Trust

I went for a bike ride tonight. As I took my hands off of the handlebars to coast down hills, I realized something about trust. I had to trust myself and my ability to balance the bike as it zoomed past nature. I had to trust that there were no bumps, rocks, or twigs that would cause me to fly off of my bike and into nature. I had to trust the bike tires to work correctly even though I have had to repair them recently (twice!) when the spokes broke while I was riding!

I closed my eyes, my hands still off of the handle bars, and my arms stretched out like wings. I always feel so free when I do that! I usually don’t close my eyes, but in this moment I was taking part in a lesson about trust. I had to put it to the test.

This lesson took my mind back to several moments in my childhood when I learned that people were not safe. I learned that trust was not something that comes naturally for me. I learned that I put people through several tests before I truly trust them. Most people, my mind has decided, are not trustworthy.

This is not healthy.

I need to trust that I am protected. Even as I write it, it feels impossible. I am so used to putting people to the “test” before I trust them. How do I just let go and trust that the path I am on is exactly where I am supposed to be? And that where it leads is exactly where it is supposed to go?

I let go of the handlebars and trusted my balance, my bike, and the path I was on…

Are the handlebars symbolic of the things I think I can control? Is my balance really MY balance, or is someone holding me up and protecting me? Maybe the path is THE path and I just need to trust that I am on it, with a unique purpose? I need to accept that there will be bumps, rocks, and twigs on the path, and I have to realize that I can just get back up if I fall, even if I fly off the bike into nature!

I still couldn’t get a few images out of my head as I struggled with this idea of trust. I will share a few, not for pity but just to be real, honest, and to illustrate progress.

The first one I am surprised I remember because I was so young.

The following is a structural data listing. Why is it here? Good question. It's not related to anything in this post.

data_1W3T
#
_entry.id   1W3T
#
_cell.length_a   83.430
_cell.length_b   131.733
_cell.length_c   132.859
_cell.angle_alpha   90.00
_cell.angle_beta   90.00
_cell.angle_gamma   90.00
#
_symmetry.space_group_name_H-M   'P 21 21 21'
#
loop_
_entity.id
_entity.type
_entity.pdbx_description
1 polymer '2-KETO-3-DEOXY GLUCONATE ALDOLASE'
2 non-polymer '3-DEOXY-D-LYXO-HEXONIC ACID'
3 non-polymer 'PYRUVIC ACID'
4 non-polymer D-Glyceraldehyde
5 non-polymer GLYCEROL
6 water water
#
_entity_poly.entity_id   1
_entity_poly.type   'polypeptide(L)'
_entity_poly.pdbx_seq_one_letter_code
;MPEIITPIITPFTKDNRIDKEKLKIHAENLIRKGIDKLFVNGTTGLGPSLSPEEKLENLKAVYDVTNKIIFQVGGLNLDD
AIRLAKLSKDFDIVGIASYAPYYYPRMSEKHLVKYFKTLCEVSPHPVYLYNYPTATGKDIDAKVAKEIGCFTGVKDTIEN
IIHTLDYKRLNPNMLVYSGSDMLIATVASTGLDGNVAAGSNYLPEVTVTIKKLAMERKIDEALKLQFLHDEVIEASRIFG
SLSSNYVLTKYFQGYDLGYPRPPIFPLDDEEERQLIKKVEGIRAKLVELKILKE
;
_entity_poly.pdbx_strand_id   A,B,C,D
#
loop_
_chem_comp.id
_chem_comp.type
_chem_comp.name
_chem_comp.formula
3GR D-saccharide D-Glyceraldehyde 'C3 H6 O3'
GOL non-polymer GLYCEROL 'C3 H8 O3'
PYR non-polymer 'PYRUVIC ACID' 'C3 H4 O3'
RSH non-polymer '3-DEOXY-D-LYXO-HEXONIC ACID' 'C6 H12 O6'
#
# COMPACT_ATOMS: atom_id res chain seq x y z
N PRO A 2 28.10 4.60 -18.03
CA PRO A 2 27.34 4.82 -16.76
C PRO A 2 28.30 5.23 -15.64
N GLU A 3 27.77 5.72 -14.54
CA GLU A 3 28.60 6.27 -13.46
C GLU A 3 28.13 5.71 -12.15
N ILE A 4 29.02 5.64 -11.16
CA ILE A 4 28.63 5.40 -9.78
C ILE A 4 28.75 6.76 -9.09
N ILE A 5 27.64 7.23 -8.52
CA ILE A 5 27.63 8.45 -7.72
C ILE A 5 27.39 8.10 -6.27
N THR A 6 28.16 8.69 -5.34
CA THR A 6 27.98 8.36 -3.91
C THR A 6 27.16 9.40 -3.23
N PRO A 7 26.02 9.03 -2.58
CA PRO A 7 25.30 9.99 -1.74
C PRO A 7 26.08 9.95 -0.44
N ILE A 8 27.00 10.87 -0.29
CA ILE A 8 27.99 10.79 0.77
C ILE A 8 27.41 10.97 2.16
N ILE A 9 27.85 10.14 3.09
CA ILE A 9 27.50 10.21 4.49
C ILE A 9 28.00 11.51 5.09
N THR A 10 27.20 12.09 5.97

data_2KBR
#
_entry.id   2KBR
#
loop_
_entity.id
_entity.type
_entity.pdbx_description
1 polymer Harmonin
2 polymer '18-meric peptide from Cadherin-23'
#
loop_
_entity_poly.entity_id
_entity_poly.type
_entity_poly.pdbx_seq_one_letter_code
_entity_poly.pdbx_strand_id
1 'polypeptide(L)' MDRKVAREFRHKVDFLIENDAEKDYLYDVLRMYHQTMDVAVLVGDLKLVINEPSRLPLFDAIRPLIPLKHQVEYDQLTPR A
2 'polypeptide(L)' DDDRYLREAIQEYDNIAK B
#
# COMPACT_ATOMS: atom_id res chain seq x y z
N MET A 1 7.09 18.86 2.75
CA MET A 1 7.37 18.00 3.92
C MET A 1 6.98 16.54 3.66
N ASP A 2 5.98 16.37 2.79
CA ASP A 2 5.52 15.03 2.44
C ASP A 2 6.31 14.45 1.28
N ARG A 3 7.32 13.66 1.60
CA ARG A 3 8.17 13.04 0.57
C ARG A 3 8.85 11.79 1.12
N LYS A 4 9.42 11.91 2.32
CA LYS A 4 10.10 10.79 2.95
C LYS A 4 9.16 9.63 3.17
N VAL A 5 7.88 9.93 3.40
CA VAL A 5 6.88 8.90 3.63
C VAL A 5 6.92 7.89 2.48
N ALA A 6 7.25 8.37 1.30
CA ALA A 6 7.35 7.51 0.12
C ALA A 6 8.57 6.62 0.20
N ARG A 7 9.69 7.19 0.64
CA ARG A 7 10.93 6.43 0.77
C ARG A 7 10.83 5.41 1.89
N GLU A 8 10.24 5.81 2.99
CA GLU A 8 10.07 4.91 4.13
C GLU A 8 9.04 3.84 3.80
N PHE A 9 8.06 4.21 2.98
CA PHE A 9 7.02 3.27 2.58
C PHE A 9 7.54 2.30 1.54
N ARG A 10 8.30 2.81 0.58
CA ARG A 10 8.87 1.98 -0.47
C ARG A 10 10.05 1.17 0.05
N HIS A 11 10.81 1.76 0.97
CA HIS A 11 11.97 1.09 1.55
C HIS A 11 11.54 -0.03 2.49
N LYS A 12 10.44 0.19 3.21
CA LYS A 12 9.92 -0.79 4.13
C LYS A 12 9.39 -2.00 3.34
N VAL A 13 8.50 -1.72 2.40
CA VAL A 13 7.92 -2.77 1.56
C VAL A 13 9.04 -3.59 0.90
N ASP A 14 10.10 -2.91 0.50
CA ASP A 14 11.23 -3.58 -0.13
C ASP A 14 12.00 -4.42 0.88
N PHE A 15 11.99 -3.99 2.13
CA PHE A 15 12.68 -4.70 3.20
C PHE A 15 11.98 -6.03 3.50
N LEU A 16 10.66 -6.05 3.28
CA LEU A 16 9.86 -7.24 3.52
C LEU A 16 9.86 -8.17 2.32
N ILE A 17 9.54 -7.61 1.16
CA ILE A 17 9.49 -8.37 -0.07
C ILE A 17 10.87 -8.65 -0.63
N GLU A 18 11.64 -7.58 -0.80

In the morning, I tiptoe into the kitchen.  Mom is drinking coffee and reading magazines.  She is pretending to be ok again.  She offers me a smile that she wants so badly to be genuine, and I accept.   Her face tells me that we have to be careful, so I don’t climb into her lap.  We just sit, sharing smiles when we can, for as long as we can, until he wakes up. 

My sister wakes up and joins our silent smile party.  Our table of silence is loud enough to shatter the windows.  Fear sits in the middle of the table as our centerpiece.  Ugly fear.

My sister and I sit, trembling inside, waiting for someone to speak.  We want to go play but we know the risk mom is in if we leave the kitchen.  So, we just wait.  He makes his eggs, drinks his coffee, smiles at the centerpiece as if it is his best friend, and then leaves.  He’s outside in the backyard, looking proud.  

We all release the breath we’ve held since he entered the kitchen.  We smile at each other again.  Our smiles were so full back then.  Like the best hugs that we were too afraid to give.  My sister and I even giggle.

We escaped that day, for a few hours, but we had to go back.  Back to the fear that sat in every room, laughing.

We had to breathe it all in, every day, until she finally had enough courage to leave.

The next image is of my sister and I, just a little bit older than we were in the image above. We were freezing cold in the middle of the night, in the back of a Trans Am in a dark parking lot. We were cold for a while. We couldn’t “go to sleep” as we were told when they went into the bar. We held hands and shared sadness as it rolled down our cheeks.

The next images occurred over a lifetime of hurts that stemmed from my inability to trust and my misunderstanding of love. I won’t share them here. The progress has been monumental, and I owe it all to God.

So my bike ride tonight reminded me why I have trust issues. As the images came in, I asked God to help me let them go. I don’t want them to haunt me or hinder me anymore. I want to trust that I am protected, and I want to trust that I have a unique purpose.

I realize that it is a process.

I do see the progress.

I have decided that I will trust God just as much as I trust my balance. I will trust God as much as I trust myself when I am on my bike with my eyes closed and my hands off the handlebars. I will trust God with my arms stretched out wide like wings.

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